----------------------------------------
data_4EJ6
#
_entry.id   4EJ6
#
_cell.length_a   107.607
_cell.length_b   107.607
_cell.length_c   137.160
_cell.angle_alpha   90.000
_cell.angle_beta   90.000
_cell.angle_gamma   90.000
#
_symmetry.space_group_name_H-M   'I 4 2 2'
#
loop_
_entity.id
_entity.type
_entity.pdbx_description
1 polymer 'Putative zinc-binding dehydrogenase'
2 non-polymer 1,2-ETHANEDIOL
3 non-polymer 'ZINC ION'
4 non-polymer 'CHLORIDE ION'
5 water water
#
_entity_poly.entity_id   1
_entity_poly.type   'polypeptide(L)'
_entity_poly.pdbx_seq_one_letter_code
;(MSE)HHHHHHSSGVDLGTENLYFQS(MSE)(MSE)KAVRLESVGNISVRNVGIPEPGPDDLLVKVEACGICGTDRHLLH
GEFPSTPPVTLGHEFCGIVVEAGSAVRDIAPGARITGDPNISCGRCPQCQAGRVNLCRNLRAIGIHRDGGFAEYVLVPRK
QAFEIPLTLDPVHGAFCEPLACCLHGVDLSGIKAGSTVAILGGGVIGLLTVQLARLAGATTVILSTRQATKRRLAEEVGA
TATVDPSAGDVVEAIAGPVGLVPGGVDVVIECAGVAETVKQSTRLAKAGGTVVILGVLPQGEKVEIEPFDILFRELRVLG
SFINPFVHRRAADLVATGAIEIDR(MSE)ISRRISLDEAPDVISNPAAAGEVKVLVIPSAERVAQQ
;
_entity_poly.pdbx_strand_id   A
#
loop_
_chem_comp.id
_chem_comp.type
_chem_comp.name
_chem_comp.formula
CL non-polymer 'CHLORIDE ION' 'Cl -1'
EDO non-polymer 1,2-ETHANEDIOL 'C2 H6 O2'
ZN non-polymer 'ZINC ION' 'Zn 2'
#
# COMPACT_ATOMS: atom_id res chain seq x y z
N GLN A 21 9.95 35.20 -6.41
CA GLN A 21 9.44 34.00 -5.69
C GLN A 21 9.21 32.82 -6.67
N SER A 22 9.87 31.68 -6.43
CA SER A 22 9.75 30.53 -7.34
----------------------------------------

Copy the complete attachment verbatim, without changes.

data_4EJ6
#
_entry.id   4EJ6
#
_cell.length_a   107.607
_cell.length_b   107.607
_cell.length_c   137.160
_cell.angle_alpha   90.000
_cell.angle_beta   90.000
_cell.angle_gamma   90.000
#
_symmetry.space_group_name_H-M   'I 4 2 2'
#
loop_
_entity.id
_entity.type
_entity.pdbx_description
1 polymer 'Putative zinc-binding dehydrogenase'
2 non-polymer 1,2-ETHANEDIOL
3 non-polymer 'ZINC ION'
4 non-polymer 'CHLORIDE ION'
5 water water
#
_entity_poly.entity_id   1
_entity_poly.type   'polypeptide(L)'
_entity_poly.pdbx_seq_one_letter_code
;(MSE)HHHHHHSSGVDLGTENLYFQS(MSE)(MSE)KAVRLESVGNISVRNVGIPEPGPDDLLVKVEACGICGTDRHLLH
GEFPSTPPVTLGHEFCGIVVEAGSAVRDIAPGARITGDPNISCGRCPQCQAGRVNLCRNLRAIGIHRDGGFAEYVLVPRK
QAFEIPLTLDPVHGAFCEPLACCLHGVDLSGIKAGSTVAILGGGVIGLLTVQLARLAGATTVILSTRQATKRRLAEEVGA
TATVDPSAGDVVEAIAGPVGLVPGGVDVVIECAGVAETVKQSTRLAKAGGTVVILGVLPQGEKVEIEPFDILFRELRVLG
SFINPFVHRRAADLVATGAIEIDR(MSE)ISRRISLDEAPDVISNPAAAGEVKVLVIPSAERVAQQ
;
_entity_poly.pdbx_strand_id   A
#
loop_
_chem_comp.id
_chem_comp.type
_chem_comp.name
_chem_comp.formula
CL non-polymer 'CHLORIDE ION' 'Cl -1'
EDO non-polymer 1,2-ETHANEDIOL 'C2 H6 O2'
ZN non-polymer 'ZINC ION' 'Zn 2'
#
# COMPACT_ATOMS: atom_id res chain seq x y z
N GLN A 21 9.95 35.20 -6.41
CA GLN A 21 9.44 34.00 -5.69
C GLN A 21 9.21 32.82 -6.67
N SER A 22 9.87 31.68 -6.43
CA SER A 22 9.75 30.53 -7.34